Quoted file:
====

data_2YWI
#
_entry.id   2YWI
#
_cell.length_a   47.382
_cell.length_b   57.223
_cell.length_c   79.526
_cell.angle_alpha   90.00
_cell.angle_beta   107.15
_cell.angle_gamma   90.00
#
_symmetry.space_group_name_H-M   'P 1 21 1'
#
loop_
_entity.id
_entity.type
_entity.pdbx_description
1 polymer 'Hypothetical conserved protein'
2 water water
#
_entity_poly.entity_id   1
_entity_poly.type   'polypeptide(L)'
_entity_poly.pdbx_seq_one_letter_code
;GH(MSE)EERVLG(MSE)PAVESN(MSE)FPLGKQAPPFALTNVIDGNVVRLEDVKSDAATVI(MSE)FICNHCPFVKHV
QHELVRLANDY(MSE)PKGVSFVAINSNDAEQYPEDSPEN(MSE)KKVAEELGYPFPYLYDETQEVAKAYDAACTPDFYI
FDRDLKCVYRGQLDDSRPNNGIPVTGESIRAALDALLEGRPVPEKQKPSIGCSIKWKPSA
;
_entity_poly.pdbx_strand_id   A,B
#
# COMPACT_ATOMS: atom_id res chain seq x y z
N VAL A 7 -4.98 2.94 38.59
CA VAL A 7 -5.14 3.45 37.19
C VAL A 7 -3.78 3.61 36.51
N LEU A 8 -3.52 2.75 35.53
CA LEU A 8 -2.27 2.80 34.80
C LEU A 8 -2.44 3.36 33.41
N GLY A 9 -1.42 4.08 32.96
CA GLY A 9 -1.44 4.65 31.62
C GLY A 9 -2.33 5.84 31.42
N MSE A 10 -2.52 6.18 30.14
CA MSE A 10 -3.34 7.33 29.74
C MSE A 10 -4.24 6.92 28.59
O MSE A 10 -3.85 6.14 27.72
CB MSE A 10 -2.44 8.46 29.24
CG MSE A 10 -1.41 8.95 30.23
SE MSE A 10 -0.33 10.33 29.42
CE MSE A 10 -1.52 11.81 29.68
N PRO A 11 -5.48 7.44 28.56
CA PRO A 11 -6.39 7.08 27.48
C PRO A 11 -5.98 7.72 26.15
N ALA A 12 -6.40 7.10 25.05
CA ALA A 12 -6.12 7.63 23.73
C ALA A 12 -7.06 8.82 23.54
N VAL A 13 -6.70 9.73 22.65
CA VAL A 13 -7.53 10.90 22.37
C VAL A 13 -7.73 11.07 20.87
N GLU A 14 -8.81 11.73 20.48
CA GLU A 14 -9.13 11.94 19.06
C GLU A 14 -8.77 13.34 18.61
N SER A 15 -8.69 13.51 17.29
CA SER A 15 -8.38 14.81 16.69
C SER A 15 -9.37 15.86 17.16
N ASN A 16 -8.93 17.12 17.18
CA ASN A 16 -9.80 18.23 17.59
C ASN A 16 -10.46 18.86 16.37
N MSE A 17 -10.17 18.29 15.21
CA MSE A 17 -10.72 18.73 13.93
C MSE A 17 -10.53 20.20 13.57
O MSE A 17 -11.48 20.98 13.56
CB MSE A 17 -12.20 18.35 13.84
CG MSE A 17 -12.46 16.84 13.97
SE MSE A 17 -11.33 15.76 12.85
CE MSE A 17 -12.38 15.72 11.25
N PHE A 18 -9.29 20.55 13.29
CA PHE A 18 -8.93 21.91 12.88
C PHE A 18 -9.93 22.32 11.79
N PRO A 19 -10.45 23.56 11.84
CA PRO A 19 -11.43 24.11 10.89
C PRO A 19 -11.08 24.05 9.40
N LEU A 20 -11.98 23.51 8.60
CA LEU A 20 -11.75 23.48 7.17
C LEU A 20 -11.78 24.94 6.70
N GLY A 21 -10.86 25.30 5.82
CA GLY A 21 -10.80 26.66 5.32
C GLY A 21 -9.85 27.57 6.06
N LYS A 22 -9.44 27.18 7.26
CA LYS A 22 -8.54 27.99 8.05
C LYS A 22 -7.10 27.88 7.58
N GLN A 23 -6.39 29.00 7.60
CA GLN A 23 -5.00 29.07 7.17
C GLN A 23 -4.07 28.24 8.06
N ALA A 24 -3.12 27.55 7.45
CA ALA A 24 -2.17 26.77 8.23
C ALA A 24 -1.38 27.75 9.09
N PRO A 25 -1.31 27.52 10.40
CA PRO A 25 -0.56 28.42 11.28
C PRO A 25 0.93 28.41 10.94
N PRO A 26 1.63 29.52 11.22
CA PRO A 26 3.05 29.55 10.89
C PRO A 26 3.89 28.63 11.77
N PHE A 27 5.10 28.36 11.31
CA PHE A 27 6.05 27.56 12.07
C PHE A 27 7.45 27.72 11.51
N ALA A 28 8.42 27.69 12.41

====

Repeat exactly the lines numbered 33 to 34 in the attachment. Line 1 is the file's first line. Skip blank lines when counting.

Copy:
C VAL A 7 -3.78 3.61 36.51
N LEU A 8 -3.52 2.75 35.53